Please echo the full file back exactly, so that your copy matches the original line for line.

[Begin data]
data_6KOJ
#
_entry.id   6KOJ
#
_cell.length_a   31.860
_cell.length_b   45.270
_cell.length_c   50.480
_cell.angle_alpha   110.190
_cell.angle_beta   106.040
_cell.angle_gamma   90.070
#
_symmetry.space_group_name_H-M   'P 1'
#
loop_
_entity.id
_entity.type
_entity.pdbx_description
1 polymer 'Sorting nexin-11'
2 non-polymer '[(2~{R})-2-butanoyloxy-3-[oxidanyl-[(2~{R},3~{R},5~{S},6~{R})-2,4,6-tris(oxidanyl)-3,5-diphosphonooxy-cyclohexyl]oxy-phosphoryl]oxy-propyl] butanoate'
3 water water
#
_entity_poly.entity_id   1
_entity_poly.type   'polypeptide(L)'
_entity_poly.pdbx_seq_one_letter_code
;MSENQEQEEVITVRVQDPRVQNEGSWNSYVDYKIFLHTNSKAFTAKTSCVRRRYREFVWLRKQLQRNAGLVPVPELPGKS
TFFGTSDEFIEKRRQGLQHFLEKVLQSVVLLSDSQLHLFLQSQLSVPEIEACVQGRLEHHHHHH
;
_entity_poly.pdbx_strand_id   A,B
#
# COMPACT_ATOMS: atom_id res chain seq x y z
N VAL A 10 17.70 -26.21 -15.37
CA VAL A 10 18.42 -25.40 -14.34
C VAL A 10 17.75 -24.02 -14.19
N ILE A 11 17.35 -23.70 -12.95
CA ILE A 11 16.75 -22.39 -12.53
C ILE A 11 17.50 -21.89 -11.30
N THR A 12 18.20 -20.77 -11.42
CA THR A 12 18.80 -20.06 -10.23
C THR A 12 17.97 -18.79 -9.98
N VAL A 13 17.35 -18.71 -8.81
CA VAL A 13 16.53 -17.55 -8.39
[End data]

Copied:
data_6KOJ
#
_entry.id   6KOJ
#
_cell.length_a   31.860
_cell.length_b   45.270
_cell.length_c   50.480
_cell.angle_alpha   110.190
_cell.angle_beta   106.040
_cell.angle_gamma   90.070
#
_symmetry.space_group_name_H-M   'P 1'
#
loop_
_entity.id
_entity.type
_entity.pdbx_description
1 polymer 'Sorting nexin-11'
2 non-polymer '[(2~{R})-2-butanoyloxy-3-[oxidanyl-[(2~{R},3~{R},5~{S},6~{R})-2,4,6-tris(oxidanyl)-3,5-diphosphonooxy-cyclohexyl]oxy-phosphoryl]oxy-propyl] butanoate'
3 water water
#
_entity_poly.entity_id   1
_entity_poly.type   'polypeptide(L)'
_entity_poly.pdbx_seq_one_letter_code
;MSENQEQEEVITVRVQDPRVQNEGSWNSYVDYKIFLHTNSKAFTAKTSCVRRRYREFVWLRKQLQRNAGLVPVPELPGKS
TFFGTSDEFIEKRRQGLQHFLEKVLQSVVLLSDSQLHLFLQSQLSVPEIEACVQGRLEHHHHHH
;
_entity_poly.pdbx_strand_id   A,B
#
# COMPACT_ATOMS: atom_id res chain seq x y z
N VAL A 10 17.70 -26.21 -15.37
CA VAL A 10 18.42 -25.40 -14.34
C VAL A 10 17.75 -24.02 -14.19
N ILE A 11 17.35 -23.70 -12.95
CA ILE A 11 16.75 -22.39 -12.53
C ILE A 11 17.50 -21.89 -11.30
N THR A 12 18.20 -20.77 -11.42
CA THR A 12 18.80 -20.06 -10.23
C THR A 12 17.97 -18.79 -9.98
N VAL A 13 17.35 -18.71 -8.81
CA VAL A 13 16.53 -17.55 -8.39